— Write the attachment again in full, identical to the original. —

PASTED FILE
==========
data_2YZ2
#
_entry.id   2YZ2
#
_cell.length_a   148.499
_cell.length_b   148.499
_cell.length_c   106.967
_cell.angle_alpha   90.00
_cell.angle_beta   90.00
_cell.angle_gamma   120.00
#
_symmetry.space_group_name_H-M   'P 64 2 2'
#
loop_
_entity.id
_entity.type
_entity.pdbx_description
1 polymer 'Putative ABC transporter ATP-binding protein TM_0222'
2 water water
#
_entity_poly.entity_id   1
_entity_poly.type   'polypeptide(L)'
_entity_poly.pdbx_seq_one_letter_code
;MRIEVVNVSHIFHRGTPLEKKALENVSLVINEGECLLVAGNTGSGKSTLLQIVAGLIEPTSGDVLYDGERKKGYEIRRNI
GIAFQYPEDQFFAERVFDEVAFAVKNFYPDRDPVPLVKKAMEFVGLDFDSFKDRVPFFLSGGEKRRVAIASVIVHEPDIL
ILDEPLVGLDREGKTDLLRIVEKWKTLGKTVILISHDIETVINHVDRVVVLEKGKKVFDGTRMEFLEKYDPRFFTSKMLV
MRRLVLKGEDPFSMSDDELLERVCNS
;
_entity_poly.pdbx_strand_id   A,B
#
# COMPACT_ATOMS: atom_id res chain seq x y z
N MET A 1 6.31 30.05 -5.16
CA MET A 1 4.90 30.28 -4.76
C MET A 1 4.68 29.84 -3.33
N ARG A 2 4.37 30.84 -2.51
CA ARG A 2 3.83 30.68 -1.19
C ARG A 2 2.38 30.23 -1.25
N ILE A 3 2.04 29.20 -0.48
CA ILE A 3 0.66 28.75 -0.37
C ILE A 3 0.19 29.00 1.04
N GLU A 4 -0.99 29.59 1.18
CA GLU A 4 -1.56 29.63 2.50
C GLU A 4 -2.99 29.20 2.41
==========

data_2YZ2
#
_entry.id   2YZ2
#
_cell.length_a   148.499
_cell.length_b   148.499
_cell.length_c   106.967
_cell.angle_alpha   90.00
_cell.angle_beta   90.00
_cell.angle_gamma   120.00
#
_symmetry.space_group_name_H-M   'P 64 2 2'
#
loop_
_entity.id
_entity.type
_entity.pdbx_description
1 polymer 'Putative ABC transporter ATP-binding protein TM_0222'
2 water water
#
_entity_poly.entity_id   1
_entity_poly.type   'polypeptide(L)'
_entity_poly.pdbx_seq_one_letter_code
;MRIEVVNVSHIFHRGTPLEKKALENVSLVINEGECLLVAGNTGSGKSTLLQIVAGLIEPTSGDVLYDGERKKGYEIRRNI
GIAFQYPEDQFFAERVFDEVAFAVKNFYPDRDPVPLVKKAMEFVGLDFDSFKDRVPFFLSGGEKRRVAIASVIVHEPDIL
ILDEPLVGLDREGKTDLLRIVEKWKTLGKTVILISHDIETVINHVDRVVVLEKGKKVFDGTRMEFLEKYDPRFFTSKMLV
MRRLVLKGEDPFSMSDDELLERVCNS
;
_entity_poly.pdbx_strand_id   A,B
#
# COMPACT_ATOMS: atom_id res chain seq x y z
N MET A 1 6.31 30.05 -5.16
CA MET A 1 4.90 30.28 -4.76
C MET A 1 4.68 29.84 -3.33
N ARG A 2 4.37 30.84 -2.51
CA ARG A 2 3.83 30.68 -1.19
C ARG A 2 2.38 30.23 -1.25
N ILE A 3 2.04 29.20 -0.48
CA ILE A 3 0.66 28.75 -0.37
C ILE A 3 0.19 29.00 1.04
N GLU A 4 -0.99 29.59 1.18
CA GLU A 4 -1.56 29.63 2.50
C GLU A 4 -2.99 29.20 2.41